The conductive fibers preferably are mesophase pitch carbon fiber and are mixed with glass fibers in the thermoplastic polyester material and formed into a batting. The carbon filler preferably exhibits a lamellae microstructure and is randomly disposed throughout the conductive layer and on the surface of the layer. Alternate layers of batting containing conductive fibers and nonconductive batting can be formed under pressure and temperature in a standard compression molding machine or continuously molded through a pressure related belt molding machine. Different grades of batting can be used to obtain the desired overall conductivity/resistivity of the layers in element 4. DuPont, for example, manufactures grades of batting material useful in this invention in the range of 0.05 to 15 ohm-cm conductivity. Typical of such fiber battings is the pitch fiber batting disclosed in U.S. Pat. No. 4,861,653 sold by DuPont under the tradename Ryonite®. The batting CRS09RE5222BK570 when formed under pressure and temperature will have a volume resistivity of 15 ohms-cm. Alternatively Ryonite SC 500 has a volumentric resistivity of 0.05 ohm-cm. Layers of molded batting can be formed from such fiber having a range of resistivity differential along the layer of 2-3%. Layering of the battings provides a ready engineered strip according to the end use, including structural rigidity without the brittleness in long lengths formed in prior art devices.

While the above has been discussed in connection with internally mounted linear positioning indicators, usage can also be made externally by the use of cylinder 26 in FIG. 6. Slots 27 and 28 molded in the inner surface of the cylinder hold strips of layered conductive/resistive material. Internally positioned contact means establish contact between mounted strips in slots 27 and 28. A return conductor can be formed in one of the strips and separated from the contacting layer by nonconductive material.

The embodiment in FIGS. 5 and 5A depicts the use of layered polymeric material to form a multiple potentiometer usage. Conductive layers 31 and 33 are separated by nonconductive layer 32 to form a board 30. The layers 31 and 33 are segmented by notches 35 in a manner to separate the layers conductively. Slots 34 are formed in the board 30 to allow contact means 36 shown in phantom lines. The ends of conductive layer segments 31 and 33 can be connected with a voltage source and voltmeter as described earlier and in a manner that several linear potentiometers can be inexpensively grouped together.

FIGS. 7 through 10A depict a particularly useful way of connecting conductive layers 17 and 20 in the elongate strip 4. FIG. 7 represents the end of such a strip 4 comprising layers of conductive batting 17, 20 and 22 separated by nonconductive layers 18 and 21. The process of providing for the electrical connection of layers 17 and 20 begins with cutting the end of the strip 4 on a bias 23 as shown in FIG. 8. The bias preferably is at an angle between 30° and 60° to the longitudinal axis of strip 4. Other angles may also be used. A purpose of the bias cut is to increase the exposed surface area of the ends of the layers, thus allowing increased area for connection of the desired conductive layers. As shown in FIG. 9, a conductive epoxy 24 is then placed on the bias cut 23 and allowed to set. The conductive epoxy 24 is applied such that it covers at least the desired conductive layers to be connected and is continuous between these layers thereby connecting them electrically. The epoxy 24 may cover the entire or only a portion of the exposed end, but is shown in FIG. 9 only over a portion of the end for purposes of clarity of illustration. As shown in FIG. 9, the conductive epoxy 24 covers and connects all three of the conductive layers 17, 20, and 22. When the epoxy material has set, a reverse bias cut is made in the manner shown in FIG. 10 to provide a break in connection between the epoxy and layer 22 that may have occurred when the epoxy was administered. This reverse bias is an easy manner to ensure that the connection to layer 22 is broken, if desired. The reverse bias need not be cut at an angle but can be cut perpendicular to the long axis if strip 4 or any other angle is sufficient to break the electrical connection by the epoxy with the other layers. A reverse bias cut is not necessary if the epoxy is carefully applied so as to connect only the layers desired to be connected. However, the method of applying the epoxy to full length of the bias cut and then making the reverse bias cut is very advantageous, in that it allows large quantities to be made more rapidly. FIG. 10A is an end view of FIG. 10 showing that the connection of the conductive epoxy 24 with layer 22 has been severed. Layers 17 and 20 can then be connected to a voltage source, while signal output can be fed to a voltmeter from layer 22 with the attachment of an appropriate slide contact between layers 17 and 22.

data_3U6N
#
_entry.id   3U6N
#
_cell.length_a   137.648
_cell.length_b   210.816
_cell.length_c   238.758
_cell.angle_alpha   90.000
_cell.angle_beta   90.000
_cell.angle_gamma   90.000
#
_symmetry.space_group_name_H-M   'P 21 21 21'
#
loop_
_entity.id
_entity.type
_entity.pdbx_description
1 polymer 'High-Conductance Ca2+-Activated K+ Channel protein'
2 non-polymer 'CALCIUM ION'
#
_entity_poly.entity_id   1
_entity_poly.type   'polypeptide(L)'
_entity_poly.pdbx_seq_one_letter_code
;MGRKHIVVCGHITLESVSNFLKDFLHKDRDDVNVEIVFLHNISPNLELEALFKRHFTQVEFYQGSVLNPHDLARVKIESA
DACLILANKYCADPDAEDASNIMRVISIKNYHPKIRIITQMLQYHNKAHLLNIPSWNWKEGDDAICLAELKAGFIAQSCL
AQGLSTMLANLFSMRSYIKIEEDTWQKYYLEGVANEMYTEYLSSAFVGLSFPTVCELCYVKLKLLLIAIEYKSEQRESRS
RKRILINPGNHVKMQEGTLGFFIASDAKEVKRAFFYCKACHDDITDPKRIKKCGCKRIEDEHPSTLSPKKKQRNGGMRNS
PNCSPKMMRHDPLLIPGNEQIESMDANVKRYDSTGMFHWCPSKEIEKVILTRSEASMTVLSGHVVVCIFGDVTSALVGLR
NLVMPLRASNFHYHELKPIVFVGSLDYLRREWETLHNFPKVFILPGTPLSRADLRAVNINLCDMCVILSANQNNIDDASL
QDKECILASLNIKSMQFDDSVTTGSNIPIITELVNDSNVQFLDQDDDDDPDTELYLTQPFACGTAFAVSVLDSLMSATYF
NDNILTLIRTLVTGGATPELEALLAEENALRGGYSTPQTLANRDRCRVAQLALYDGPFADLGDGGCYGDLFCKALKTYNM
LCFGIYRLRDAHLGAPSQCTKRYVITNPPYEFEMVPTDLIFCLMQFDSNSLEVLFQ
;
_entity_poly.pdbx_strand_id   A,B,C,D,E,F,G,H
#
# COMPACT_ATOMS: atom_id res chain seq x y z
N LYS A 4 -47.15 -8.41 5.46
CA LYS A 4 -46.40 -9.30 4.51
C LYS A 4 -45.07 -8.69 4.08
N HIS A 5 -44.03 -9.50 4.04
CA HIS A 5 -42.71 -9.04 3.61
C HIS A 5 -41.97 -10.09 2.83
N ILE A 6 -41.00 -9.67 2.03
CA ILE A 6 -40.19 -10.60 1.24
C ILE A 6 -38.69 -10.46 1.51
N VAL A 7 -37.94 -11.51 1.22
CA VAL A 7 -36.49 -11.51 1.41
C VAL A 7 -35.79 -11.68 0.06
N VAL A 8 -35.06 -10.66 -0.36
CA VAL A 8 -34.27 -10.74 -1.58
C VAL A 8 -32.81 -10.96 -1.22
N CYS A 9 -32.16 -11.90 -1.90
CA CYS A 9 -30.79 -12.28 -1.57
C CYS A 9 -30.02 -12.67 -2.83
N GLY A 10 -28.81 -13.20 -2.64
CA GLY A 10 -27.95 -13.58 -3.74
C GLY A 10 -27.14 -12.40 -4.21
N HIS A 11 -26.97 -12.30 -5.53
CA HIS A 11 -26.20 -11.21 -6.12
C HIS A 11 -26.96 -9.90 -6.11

FIG. 11 is a cross-section of an elongate strip with a foil center conductor.

The use of foil 19 as shown in FIG. 11, can be especially beneficial as a center conductor. The foil 19 can be of any conductive material such as copper, brass or aluminum. It may also be a polymeric film coated with a conductive material. Holes 29 in the foil or film provide for flow of polymeric resin through the holes, strengthening the bond between the adjacent layers 20 and 21.

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U.S. Classification338/176, 338/160, 338/118, 338/313, 338/212, 338/211, 338/254
International ClassificationH01C10/16, H01C10/38
Cooperative ClassificationG01D5/165, H01C10/38, H01C10/306
European ClassificationH01C10/30D2, H01C10/38, G01D5/165
Legal Events
Sep 24, 1997ASAssignment
Effective date: 19970918
Effective date: 19970918
Dec 11, 2002REMIMaintenance fee reminder mailed
May 27, 2003LAPSLapse for failure to pay maintenance fees
Jul 22, 2003FPExpired due to failure to pay maintenance fee
Effective date: 20030525